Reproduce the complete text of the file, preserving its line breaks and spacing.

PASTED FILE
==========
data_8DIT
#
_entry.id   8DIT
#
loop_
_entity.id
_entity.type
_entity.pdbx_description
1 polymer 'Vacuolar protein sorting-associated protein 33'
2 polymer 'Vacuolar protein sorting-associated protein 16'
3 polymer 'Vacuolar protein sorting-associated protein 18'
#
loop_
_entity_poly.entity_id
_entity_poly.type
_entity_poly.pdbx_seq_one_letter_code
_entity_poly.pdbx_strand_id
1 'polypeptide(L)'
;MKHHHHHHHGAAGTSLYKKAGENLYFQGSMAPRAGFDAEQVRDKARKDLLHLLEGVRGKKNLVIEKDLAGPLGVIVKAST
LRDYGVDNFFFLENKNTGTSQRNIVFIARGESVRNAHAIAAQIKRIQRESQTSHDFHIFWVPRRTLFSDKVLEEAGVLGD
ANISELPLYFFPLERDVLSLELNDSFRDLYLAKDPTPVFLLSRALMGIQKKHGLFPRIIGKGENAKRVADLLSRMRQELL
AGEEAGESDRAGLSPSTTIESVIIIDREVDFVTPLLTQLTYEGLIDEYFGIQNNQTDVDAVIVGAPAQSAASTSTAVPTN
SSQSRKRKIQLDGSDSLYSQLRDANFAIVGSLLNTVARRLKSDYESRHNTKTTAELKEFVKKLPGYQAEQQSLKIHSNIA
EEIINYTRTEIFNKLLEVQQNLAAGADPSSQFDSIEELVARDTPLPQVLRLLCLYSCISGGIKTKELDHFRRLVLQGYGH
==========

data_8DIT
#
_entry.id   8DIT
#
loop_
_entity.id
_entity.type
_entity.pdbx_description
1 polymer 'Vacuolar protein sorting-associated protein 33'
2 polymer 'Vacuolar protein sorting-associated protein 16'
3 polymer 'Vacuolar protein sorting-associated protein 18'
#
loop_
_entity_poly.entity_id
_entity_poly.type
_entity_poly.pdbx_seq_one_letter_code
_entity_poly.pdbx_strand_id
1 'polypeptide(L)'
;MKHHHHHHHGAAGTSLYKKAGENLYFQGSMAPRAGFDAEQVRDKARKDLLHLLEGVRGKKNLVIEKDLAGPLGVIVKAST
LRDYGVDNFFFLENKNTGTSQRNIVFIARGESVRNAHAIAAQIKRIQRESQTSHDFHIFWVPRRTLFSDKVLEEAGVLGD
ANISELPLYFFPLERDVLSLELNDSFRDLYLAKDPTPVFLLSRALMGIQKKHGLFPRIIGKGENAKRVADLLSRMRQELL
AGEEAGESDRAGLSPSTTIESVIIIDREVDFVTPLLTQLTYEGLIDEYFGIQNNQTDVDAVIVGAPAQSAASTSTAVPTN
SSQSRKRKIQLDGSDSLYSQLRDANFAIVGSLLNTVARRLKSDYESRHNTKTTAELKEFVKKLPGYQAEQQSLKIHSNIA
EEIINYTRTEIFNKLLEVQQNLAAGADPSSQFDSIEELVARDTPLPQVLRLLCLYSCISGGIKTKELDHFRRLVLQGYGH